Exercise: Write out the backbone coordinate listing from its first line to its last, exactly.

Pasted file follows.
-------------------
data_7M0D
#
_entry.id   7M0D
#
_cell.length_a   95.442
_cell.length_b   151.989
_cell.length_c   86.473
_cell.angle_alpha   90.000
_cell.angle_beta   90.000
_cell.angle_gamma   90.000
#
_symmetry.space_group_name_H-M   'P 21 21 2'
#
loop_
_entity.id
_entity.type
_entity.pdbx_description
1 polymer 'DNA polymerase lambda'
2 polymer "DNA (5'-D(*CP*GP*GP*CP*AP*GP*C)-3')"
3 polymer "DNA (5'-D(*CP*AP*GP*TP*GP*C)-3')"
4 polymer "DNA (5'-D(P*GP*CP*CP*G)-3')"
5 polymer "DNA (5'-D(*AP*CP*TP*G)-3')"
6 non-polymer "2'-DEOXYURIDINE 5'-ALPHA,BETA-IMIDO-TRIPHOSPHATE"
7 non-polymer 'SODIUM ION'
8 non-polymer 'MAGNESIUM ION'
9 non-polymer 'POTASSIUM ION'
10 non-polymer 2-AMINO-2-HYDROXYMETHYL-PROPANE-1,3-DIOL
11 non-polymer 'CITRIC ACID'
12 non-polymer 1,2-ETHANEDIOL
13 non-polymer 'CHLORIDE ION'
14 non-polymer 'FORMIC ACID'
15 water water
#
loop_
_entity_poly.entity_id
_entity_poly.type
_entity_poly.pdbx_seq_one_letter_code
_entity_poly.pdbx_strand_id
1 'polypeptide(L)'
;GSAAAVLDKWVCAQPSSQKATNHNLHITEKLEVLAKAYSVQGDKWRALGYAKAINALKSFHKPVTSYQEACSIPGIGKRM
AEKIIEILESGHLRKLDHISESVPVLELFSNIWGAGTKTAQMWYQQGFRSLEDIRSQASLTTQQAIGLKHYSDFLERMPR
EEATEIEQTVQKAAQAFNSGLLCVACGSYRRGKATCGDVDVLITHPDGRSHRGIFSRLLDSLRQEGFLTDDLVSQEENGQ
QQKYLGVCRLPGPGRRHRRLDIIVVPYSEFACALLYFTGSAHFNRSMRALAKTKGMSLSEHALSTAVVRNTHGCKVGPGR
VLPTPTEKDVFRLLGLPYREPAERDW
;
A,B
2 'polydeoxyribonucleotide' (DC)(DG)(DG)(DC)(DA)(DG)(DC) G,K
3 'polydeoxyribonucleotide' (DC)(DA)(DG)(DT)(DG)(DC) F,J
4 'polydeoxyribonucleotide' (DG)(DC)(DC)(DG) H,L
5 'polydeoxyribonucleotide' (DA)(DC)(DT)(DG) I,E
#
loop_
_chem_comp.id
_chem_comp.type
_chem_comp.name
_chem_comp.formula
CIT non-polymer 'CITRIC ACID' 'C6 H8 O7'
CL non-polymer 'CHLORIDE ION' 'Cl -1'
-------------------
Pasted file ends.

data_7M0D
#
_entry.id   7M0D
#
_cell.length_a   95.442
_cell.length_b   151.989
_cell.length_c   86.473
_cell.angle_alpha   90.000
_cell.angle_beta   90.000
_cell.angle_gamma   90.000
#
_symmetry.space_group_name_H-M   'P 21 21 2'
#
loop_
_entity.id
_entity.type
_entity.pdbx_description
1 polymer 'DNA polymerase lambda'
2 polymer "DNA (5'-D(*CP*GP*GP*CP*AP*GP*C)-3')"
3 polymer "DNA (5'-D(*CP*AP*GP*TP*GP*C)-3')"
4 polymer "DNA (5'-D(P*GP*CP*CP*G)-3')"
5 polymer "DNA (5'-D(*AP*CP*TP*G)-3')"
6 non-polymer "2'-DEOXYURIDINE 5'-ALPHA,BETA-IMIDO-TRIPHOSPHATE"
7 non-polymer 'SODIUM ION'
8 non-polymer 'MAGNESIUM ION'
9 non-polymer 'POTASSIUM ION'
10 non-polymer 2-AMINO-2-HYDROXYMETHYL-PROPANE-1,3-DIOL
11 non-polymer 'CITRIC ACID'
12 non-polymer 1,2-ETHANEDIOL
13 non-polymer 'CHLORIDE ION'
14 non-polymer 'FORMIC ACID'
15 water water
#
loop_
_entity_poly.entity_id
_entity_poly.type
_entity_poly.pdbx_seq_one_letter_code
_entity_poly.pdbx_strand_id
1 'polypeptide(L)'
;GSAAAVLDKWVCAQPSSQKATNHNLHITEKLEVLAKAYSVQGDKWRALGYAKAINALKSFHKPVTSYQEACSIPGIGKRM
AEKIIEILESGHLRKLDHISESVPVLELFSNIWGAGTKTAQMWYQQGFRSLEDIRSQASLTTQQAIGLKHYSDFLERMPR
EEATEIEQTVQKAAQAFNSGLLCVACGSYRRGKATCGDVDVLITHPDGRSHRGIFSRLLDSLRQEGFLTDDLVSQEENGQ
QQKYLGVCRLPGPGRRHRRLDIIVVPYSEFACALLYFTGSAHFNRSMRALAKTKGMSLSEHALSTAVVRNTHGCKVGPGR
VLPTPTEKDVFRLLGLPYREPAERDW
;
A,B
2 'polydeoxyribonucleotide' (DC)(DG)(DG)(DC)(DA)(DG)(DC) G,K
3 'polydeoxyribonucleotide' (DC)(DA)(DG)(DT)(DG)(DC) F,J
4 'polydeoxyribonucleotide' (DG)(DC)(DC)(DG) H,L
5 'polydeoxyribonucleotide' (DA)(DC)(DT)(DG) I,E
#
loop_
_chem_comp.id
_chem_comp.type
_chem_comp.name
_chem_comp.formula
CIT non-polymer 'CITRIC ACID' 'C6 H8 O7'
CL non-polymer 'CHLORIDE ION' 'Cl -1'